The biggest cause of ‘repeat punctures’ is putting on a tyre with tyre leavers. This invariably causes a pinching of the inner tube between rim and tyre. To avoid this, it is important to always put a tyre back on with your hands.
This video is good.
One thing I would add is after replacing inner tube and tyre, blow up to 20psi and then go around both sides of the tyre to check you can’t see any inner tube caught between rim and tyre. If it is, make sure you get rid of this, as it will cause a pinch puncture. This is especially important if you used tyre levers.
If you want a really amateur video about putting on a tyre. In the days of a full head of hair, and steel time trial bikes. (it only weighed 6kg!)
4. Tubeless and self-fixing slime
Another option is to go tubeless. Tubeless avoids pinch punctures. Also, you can put self-healing slime into a tubeless, so if you do puncture, the slime should automatically seal the puncture, and avoid 99% of punctures. I’ve gone tubeless on one rear tyre.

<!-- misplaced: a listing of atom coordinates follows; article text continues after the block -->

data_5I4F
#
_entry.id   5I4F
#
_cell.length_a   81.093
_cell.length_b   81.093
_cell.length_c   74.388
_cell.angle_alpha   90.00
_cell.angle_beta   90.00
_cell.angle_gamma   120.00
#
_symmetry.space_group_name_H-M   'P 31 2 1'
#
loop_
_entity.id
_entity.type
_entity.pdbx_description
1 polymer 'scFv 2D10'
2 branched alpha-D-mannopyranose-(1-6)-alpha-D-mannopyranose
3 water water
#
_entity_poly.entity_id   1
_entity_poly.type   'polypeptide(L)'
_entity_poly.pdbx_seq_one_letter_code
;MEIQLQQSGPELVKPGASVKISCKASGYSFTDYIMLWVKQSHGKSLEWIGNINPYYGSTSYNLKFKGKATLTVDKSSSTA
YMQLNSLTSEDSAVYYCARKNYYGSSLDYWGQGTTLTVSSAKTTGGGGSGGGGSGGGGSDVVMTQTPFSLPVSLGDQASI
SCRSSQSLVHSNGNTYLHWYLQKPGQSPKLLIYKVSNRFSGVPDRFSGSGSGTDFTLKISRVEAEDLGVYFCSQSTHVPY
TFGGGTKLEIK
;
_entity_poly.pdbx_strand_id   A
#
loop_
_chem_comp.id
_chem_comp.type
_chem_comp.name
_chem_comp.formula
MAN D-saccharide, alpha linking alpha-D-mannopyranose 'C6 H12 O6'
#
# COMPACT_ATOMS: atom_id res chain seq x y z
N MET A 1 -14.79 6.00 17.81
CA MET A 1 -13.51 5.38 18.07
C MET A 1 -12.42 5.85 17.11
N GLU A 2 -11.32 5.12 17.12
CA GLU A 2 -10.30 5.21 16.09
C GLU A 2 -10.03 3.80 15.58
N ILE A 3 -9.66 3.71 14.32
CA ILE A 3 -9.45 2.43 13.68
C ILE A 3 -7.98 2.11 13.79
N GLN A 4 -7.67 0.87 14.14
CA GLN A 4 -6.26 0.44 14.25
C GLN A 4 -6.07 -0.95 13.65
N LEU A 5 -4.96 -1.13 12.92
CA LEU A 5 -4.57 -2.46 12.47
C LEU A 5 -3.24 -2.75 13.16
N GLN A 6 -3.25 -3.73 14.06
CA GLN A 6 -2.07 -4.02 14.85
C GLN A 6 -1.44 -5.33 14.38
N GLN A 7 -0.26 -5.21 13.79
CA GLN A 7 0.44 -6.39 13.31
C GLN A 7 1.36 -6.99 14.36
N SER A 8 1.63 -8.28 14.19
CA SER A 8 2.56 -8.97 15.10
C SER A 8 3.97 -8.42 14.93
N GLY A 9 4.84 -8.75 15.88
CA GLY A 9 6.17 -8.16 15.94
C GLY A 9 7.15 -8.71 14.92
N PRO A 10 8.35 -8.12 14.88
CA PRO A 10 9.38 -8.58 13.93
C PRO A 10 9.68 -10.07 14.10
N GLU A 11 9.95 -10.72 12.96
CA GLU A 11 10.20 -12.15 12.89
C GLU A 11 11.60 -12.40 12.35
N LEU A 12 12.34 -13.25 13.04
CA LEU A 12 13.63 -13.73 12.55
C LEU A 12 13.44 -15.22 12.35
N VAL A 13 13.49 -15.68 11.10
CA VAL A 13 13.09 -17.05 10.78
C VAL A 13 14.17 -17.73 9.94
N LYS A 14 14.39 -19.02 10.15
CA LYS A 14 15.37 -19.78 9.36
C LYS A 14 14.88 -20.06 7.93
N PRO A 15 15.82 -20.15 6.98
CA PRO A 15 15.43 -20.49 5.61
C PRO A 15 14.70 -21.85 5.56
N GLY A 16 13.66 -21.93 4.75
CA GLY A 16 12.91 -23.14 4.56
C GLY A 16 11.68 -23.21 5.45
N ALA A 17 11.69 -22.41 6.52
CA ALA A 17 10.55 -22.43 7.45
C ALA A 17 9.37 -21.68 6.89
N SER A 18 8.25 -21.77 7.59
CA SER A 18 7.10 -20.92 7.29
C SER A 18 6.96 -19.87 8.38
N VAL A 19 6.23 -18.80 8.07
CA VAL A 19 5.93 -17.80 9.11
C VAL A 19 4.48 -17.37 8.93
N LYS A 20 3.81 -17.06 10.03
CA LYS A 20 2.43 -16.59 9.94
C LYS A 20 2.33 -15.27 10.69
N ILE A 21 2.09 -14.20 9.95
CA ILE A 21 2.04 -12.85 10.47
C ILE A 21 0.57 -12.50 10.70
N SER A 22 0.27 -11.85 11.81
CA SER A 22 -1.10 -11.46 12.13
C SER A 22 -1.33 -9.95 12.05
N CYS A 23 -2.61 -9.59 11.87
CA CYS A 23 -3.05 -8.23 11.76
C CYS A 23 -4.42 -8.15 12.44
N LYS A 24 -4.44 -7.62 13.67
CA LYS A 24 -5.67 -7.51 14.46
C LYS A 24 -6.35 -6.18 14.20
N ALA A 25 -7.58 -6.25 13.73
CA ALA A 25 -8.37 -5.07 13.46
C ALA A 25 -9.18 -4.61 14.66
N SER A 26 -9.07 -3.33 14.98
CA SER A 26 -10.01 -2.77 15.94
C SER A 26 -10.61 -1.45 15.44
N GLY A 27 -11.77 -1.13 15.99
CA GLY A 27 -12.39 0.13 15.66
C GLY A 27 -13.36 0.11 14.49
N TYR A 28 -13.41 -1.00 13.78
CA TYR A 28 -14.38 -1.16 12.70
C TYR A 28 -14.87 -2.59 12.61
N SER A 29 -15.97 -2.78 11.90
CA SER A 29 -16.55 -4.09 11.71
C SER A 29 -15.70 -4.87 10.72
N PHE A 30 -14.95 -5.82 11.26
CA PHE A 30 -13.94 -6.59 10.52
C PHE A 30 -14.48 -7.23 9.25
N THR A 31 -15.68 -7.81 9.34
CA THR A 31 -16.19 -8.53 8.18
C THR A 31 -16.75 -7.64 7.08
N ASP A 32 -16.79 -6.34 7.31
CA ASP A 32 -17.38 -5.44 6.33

5. Correct tyre pressure
At a low tyre pressure, you are more likely to get pinch punctures. This is why mountain bikers are much more likely to use tubeless. By running tubeless they can run low psi of 30ps – 40psi – without worrying about getting a pinch puncture (inner tube stuck between tyre and rim). If you run ordinary inner tubes and tyres and keep a low psi, you may end up with a pinch puncture.
6. Use new inner tubes
I never use a puncture repair kit. I just buy inner tubes in bulk. At least a failed puncture repair is one less thing to worry about.
8. Check tyres for wear / scratches and embedded grit
I frequently check tyres for wear. I prefer to replace at early signs of wear. I have seen some riders wear tyres down so much, you can actually see the outer layer is completely gone! This Continental GP 4000 has been worn down by riding on rollers. I could get more miles out of it, but, it’s done a good few thousand, so I’d rather replace now.